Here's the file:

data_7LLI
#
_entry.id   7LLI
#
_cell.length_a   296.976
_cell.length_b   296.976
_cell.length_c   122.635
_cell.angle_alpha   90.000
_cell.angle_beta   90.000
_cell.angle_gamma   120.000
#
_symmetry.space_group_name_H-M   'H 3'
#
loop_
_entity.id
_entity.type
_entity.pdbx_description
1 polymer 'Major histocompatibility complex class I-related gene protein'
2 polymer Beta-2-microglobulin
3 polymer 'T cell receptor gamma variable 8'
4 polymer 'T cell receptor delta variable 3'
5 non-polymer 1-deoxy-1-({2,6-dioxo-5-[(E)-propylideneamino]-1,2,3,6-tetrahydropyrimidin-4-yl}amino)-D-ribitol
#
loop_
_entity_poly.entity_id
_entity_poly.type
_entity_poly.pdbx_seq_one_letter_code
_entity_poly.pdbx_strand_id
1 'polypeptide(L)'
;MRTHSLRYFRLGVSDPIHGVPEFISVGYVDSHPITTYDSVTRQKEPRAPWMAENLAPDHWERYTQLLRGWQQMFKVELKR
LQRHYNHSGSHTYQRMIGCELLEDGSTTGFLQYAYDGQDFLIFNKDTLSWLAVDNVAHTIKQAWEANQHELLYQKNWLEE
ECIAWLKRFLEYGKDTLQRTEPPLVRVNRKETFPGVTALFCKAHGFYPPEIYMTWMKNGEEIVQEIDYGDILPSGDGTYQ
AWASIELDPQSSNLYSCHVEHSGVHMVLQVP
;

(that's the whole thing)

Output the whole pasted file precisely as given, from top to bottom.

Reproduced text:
data_7LLI
#
_entry.id   7LLI
#
_cell.length_a   296.976
_cell.length_b   296.976
_cell.length_c   122.635
_cell.angle_alpha   90.000
_cell.angle_beta   90.000
_cell.angle_gamma   120.000
#
_symmetry.space_group_name_H-M   'H 3'
#
loop_
_entity.id
_entity.type
_entity.pdbx_description
1 polymer 'Major histocompatibility complex class I-related gene protein'
2 polymer Beta-2-microglobulin
3 polymer 'T cell receptor gamma variable 8'
4 polymer 'T cell receptor delta variable 3'
5 non-polymer 1-deoxy-1-({2,6-dioxo-5-[(E)-propylideneamino]-1,2,3,6-tetrahydropyrimidin-4-yl}amino)-D-ribitol
#
loop_
_entity_poly.entity_id
_entity_poly.type
_entity_poly.pdbx_seq_one_letter_code
_entity_poly.pdbx_strand_id
1 'polypeptide(L)'
;MRTHSLRYFRLGVSDPIHGVPEFISVGYVDSHPITTYDSVTRQKEPRAPWMAENLAPDHWERYTQLLRGWQQMFKVELKR
LQRHYNHSGSHTYQRMIGCELLEDGSTTGFLQYAYDGQDFLIFNKDTLSWLAVDNVAHTIKQAWEANQHELLYQKNWLEE
ECIAWLKRFLEYGKDTLQRTEPPLVRVNRKETFPGVTALFCKAHGFYPPEIYMTWMKNGEEIVQEIDYGDILPSGDGTYQ
AWASIELDPQSSNLYSCHVEHSGVHMVLQVP
;